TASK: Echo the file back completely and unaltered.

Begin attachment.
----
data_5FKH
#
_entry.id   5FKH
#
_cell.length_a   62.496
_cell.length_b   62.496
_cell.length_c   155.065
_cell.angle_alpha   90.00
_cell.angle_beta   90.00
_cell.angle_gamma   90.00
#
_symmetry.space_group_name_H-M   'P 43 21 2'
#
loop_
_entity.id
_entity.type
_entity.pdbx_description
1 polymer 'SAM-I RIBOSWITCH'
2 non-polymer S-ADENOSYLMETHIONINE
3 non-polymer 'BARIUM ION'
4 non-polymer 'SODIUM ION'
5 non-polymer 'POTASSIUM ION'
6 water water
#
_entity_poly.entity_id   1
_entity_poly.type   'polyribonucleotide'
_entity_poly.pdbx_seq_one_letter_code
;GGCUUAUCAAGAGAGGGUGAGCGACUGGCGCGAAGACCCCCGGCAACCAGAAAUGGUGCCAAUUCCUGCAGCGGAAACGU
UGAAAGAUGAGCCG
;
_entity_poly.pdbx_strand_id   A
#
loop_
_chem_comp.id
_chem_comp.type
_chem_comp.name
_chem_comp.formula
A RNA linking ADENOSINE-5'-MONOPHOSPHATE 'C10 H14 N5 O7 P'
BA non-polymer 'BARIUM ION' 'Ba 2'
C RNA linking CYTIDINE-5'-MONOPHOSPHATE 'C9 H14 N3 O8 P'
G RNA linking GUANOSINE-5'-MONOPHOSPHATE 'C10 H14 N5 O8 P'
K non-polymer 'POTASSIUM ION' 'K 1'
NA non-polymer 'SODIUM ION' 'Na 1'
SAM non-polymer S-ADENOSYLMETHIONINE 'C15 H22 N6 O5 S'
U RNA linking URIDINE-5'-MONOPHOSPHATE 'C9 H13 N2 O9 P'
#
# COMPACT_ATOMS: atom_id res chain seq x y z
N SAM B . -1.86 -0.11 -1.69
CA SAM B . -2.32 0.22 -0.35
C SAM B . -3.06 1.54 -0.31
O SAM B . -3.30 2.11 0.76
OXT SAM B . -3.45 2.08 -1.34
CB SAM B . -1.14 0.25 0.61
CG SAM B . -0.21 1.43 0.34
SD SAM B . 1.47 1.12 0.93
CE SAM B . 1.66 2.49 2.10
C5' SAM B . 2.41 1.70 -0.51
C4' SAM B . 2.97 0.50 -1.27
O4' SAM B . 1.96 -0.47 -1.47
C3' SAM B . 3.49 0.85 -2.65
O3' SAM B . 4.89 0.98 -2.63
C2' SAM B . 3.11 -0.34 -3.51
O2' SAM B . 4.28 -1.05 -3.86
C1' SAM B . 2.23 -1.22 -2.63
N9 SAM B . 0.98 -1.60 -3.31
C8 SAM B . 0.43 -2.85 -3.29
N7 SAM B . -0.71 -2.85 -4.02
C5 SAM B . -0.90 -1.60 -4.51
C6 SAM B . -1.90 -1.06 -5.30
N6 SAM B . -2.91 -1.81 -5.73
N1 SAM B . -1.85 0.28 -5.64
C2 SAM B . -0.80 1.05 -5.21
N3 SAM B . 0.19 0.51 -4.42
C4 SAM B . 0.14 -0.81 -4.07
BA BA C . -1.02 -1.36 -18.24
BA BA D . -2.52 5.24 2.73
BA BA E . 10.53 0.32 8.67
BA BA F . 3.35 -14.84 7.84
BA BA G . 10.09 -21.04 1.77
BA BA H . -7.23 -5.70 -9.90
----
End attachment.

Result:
data_5FKH
#
_entry.id   5FKH
#
_cell.length_a   62.496
_cell.length_b   62.496
_cell.length_c   155.065
_cell.angle_alpha   90.00
_cell.angle_beta   90.00
_cell.angle_gamma   90.00
#
_symmetry.space_group_name_H-M   'P 43 21 2'
#
loop_
_entity.id
_entity.type
_entity.pdbx_description
1 polymer 'SAM-I RIBOSWITCH'
2 non-polymer S-ADENOSYLMETHIONINE
3 non-polymer 'BARIUM ION'
4 non-polymer 'SODIUM ION'
5 non-polymer 'POTASSIUM ION'
6 water water
#
_entity_poly.entity_id   1
_entity_poly.type   'polyribonucleotide'
_entity_poly.pdbx_seq_one_letter_code
;GGCUUAUCAAGAGAGGGUGAGCGACUGGCGCGAAGACCCCCGGCAACCAGAAAUGGUGCCAAUUCCUGCAGCGGAAACGU
UGAAAGAUGAGCCG
;
_entity_poly.pdbx_strand_id   A
#
loop_
_chem_comp.id
_chem_comp.type
_chem_comp.name
_chem_comp.formula
A RNA linking ADENOSINE-5'-MONOPHOSPHATE 'C10 H14 N5 O7 P'
BA non-polymer 'BARIUM ION' 'Ba 2'
C RNA linking CYTIDINE-5'-MONOPHOSPHATE 'C9 H14 N3 O8 P'
G RNA linking GUANOSINE-5'-MONOPHOSPHATE 'C10 H14 N5 O8 P'
K non-polymer 'POTASSIUM ION' 'K 1'
NA non-polymer 'SODIUM ION' 'Na 1'
SAM non-polymer S-ADENOSYLMETHIONINE 'C15 H22 N6 O5 S'
U RNA linking URIDINE-5'-MONOPHOSPHATE 'C9 H13 N2 O9 P'
#
# COMPACT_ATOMS: atom_id res chain seq x y z
N SAM B . -1.86 -0.11 -1.69
CA SAM B . -2.32 0.22 -0.35
C SAM B . -3.06 1.54 -0.31
O SAM B . -3.30 2.11 0.76
OXT SAM B . -3.45 2.08 -1.34
CB SAM B . -1.14 0.25 0.61
CG SAM B . -0.21 1.43 0.34
SD SAM B . 1.47 1.12 0.93
CE SAM B . 1.66 2.49 2.10
C5' SAM B . 2.41 1.70 -0.51
C4' SAM B . 2.97 0.50 -1.27
O4' SAM B . 1.96 -0.47 -1.47
C3' SAM B . 3.49 0.85 -2.65
O3' SAM B . 4.89 0.98 -2.63
C2' SAM B . 3.11 -0.34 -3.51
O2' SAM B . 4.28 -1.05 -3.86
C1' SAM B . 2.23 -1.22 -2.63
N9 SAM B . 0.98 -1.60 -3.31
C8 SAM B . 0.43 -2.85 -3.29
N7 SAM B . -0.71 -2.85 -4.02
C5 SAM B . -0.90 -1.60 -4.51
C6 SAM B . -1.90 -1.06 -5.30
N6 SAM B . -2.91 -1.81 -5.73
N1 SAM B . -1.85 0.28 -5.64
C2 SAM B . -0.80 1.05 -5.21
N3 SAM B . 0.19 0.51 -4.42
C4 SAM B . 0.14 -0.81 -4.07
BA BA C . -1.02 -1.36 -18.24
BA BA D . -2.52 5.24 2.73
BA BA E . 10.53 0.32 8.67
BA BA F . 3.35 -14.84 7.84
BA BA G . 10.09 -21.04 1.77
BA BA H . -7.23 -5.70 -9.90